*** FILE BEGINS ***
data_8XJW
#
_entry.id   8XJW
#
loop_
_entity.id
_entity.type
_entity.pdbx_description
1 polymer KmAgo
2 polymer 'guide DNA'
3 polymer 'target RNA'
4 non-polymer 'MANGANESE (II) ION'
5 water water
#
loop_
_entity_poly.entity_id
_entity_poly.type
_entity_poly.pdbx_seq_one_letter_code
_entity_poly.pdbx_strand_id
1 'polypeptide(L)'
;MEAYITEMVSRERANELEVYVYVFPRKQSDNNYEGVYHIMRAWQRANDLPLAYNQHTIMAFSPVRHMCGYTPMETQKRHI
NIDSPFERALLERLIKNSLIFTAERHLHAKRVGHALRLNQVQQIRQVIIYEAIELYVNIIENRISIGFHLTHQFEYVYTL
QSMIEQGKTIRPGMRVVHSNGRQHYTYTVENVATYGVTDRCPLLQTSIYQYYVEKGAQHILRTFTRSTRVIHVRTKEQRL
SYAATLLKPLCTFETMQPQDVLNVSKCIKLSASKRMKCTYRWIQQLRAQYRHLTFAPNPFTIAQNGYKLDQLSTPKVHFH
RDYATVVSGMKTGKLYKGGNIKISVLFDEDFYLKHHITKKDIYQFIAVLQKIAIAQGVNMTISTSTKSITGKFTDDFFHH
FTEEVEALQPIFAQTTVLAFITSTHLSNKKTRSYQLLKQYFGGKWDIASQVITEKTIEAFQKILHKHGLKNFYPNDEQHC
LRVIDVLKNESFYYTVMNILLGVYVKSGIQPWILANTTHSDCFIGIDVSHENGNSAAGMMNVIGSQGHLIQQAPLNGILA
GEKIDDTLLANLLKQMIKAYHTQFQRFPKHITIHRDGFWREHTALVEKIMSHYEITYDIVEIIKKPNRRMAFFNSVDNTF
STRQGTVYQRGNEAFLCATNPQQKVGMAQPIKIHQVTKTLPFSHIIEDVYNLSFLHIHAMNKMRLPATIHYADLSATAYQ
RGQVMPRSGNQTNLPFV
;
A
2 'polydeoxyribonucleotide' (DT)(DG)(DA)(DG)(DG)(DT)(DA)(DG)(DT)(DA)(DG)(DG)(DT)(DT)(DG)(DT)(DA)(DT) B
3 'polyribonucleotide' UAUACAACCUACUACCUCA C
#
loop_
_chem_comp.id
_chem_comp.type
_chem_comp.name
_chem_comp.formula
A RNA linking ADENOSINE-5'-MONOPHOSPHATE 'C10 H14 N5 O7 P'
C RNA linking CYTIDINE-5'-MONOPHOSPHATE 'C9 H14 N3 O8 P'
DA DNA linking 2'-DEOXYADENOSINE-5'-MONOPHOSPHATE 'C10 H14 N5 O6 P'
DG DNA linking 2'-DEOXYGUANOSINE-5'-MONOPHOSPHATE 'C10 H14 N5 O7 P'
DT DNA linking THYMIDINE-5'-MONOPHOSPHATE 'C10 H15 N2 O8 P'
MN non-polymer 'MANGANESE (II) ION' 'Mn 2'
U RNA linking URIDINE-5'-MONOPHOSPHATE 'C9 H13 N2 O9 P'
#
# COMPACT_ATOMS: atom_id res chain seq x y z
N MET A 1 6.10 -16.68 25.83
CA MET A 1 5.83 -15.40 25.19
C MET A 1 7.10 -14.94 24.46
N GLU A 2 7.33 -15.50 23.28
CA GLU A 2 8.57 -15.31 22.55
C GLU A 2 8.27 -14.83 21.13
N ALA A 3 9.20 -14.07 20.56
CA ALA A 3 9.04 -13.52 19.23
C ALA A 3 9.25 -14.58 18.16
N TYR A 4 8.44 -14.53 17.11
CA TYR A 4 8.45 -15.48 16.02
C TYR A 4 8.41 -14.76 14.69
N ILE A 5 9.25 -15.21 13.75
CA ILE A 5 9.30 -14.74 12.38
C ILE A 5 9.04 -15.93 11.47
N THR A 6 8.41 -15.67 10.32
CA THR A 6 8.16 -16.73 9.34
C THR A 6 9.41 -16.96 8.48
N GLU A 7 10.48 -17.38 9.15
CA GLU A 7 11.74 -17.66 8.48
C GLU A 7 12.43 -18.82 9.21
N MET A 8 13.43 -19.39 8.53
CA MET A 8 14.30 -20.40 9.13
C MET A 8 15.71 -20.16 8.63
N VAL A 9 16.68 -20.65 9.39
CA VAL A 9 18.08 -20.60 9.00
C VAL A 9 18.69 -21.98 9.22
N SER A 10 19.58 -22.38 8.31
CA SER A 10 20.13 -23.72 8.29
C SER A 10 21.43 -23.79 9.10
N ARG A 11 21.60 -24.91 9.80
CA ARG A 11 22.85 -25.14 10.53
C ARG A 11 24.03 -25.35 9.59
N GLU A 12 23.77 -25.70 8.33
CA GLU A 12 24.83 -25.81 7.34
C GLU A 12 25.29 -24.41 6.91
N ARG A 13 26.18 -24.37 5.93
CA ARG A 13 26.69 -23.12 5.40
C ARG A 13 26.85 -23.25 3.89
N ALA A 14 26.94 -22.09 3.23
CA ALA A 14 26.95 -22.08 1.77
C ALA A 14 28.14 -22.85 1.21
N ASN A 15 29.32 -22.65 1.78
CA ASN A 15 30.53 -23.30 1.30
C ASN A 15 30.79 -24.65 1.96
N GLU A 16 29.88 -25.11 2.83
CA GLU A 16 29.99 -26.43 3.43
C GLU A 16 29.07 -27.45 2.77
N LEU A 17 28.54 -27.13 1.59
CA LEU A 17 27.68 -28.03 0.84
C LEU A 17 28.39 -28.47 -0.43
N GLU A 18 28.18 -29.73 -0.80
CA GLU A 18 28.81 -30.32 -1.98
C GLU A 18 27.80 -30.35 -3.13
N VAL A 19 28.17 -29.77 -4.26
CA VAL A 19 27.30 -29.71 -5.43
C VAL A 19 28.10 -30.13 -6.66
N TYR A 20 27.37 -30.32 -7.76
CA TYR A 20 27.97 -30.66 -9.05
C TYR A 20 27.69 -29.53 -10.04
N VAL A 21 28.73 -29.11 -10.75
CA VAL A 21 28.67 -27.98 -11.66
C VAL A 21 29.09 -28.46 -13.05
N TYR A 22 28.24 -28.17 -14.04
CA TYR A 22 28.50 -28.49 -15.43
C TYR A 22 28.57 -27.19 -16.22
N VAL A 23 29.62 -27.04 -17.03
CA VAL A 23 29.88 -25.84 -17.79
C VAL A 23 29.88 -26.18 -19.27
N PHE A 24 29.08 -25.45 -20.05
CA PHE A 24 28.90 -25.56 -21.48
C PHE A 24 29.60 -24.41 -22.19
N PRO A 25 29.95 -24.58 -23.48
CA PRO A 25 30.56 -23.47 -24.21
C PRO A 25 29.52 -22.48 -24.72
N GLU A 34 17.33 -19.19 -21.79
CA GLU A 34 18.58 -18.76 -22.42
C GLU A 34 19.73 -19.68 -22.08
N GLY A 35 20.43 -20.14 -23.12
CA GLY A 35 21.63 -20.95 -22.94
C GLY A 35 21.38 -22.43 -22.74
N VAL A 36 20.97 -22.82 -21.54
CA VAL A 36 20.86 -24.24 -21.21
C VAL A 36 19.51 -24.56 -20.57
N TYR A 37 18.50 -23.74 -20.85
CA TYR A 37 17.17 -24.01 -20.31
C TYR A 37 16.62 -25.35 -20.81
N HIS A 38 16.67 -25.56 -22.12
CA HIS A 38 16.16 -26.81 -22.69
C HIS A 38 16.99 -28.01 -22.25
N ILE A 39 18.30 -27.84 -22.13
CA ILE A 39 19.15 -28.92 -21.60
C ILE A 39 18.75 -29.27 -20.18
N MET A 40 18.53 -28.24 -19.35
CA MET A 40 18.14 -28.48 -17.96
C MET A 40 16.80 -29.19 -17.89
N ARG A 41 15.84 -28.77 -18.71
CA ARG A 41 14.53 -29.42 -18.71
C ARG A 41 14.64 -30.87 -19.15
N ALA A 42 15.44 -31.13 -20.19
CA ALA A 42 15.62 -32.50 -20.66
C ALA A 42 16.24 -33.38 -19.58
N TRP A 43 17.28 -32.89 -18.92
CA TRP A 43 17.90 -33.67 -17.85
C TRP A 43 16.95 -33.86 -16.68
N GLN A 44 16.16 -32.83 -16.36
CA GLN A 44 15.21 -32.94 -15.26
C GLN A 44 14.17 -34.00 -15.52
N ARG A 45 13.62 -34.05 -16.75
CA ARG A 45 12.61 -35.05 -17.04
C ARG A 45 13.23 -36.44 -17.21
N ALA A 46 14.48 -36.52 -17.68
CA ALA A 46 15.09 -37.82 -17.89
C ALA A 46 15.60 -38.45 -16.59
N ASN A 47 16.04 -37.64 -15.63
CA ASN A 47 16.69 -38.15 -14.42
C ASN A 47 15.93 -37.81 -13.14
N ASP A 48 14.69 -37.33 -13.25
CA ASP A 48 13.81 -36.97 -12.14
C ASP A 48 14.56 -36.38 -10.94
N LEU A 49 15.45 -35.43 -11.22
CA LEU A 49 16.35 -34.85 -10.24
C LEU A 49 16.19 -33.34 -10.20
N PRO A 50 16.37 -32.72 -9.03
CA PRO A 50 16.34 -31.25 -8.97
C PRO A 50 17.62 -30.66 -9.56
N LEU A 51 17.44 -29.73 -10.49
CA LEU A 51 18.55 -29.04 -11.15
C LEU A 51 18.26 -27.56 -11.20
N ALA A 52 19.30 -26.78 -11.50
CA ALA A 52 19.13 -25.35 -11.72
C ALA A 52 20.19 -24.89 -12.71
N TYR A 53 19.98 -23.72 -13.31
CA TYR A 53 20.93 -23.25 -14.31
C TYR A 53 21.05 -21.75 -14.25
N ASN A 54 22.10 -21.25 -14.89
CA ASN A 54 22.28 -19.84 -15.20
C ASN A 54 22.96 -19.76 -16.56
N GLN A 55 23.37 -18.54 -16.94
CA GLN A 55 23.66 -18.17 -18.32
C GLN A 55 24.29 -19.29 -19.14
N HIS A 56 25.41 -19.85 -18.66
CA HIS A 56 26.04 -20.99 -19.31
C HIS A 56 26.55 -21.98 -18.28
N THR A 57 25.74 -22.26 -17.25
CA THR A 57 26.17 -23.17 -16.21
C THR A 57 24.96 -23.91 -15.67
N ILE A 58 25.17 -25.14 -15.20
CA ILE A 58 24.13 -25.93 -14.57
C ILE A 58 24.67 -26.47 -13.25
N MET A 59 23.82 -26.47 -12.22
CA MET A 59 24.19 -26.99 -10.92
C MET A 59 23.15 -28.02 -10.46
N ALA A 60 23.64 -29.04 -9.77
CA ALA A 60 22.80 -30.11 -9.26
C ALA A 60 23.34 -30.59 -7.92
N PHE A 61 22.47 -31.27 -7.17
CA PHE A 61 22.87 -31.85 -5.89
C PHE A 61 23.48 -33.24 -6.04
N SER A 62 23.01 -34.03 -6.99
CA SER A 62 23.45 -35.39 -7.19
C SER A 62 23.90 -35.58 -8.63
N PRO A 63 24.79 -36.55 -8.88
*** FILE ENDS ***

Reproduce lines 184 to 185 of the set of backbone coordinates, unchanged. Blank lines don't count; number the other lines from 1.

C TYR A 53 21.05 -21.75 -14.25
N ASN A 54 22.10 -21.25 -14.89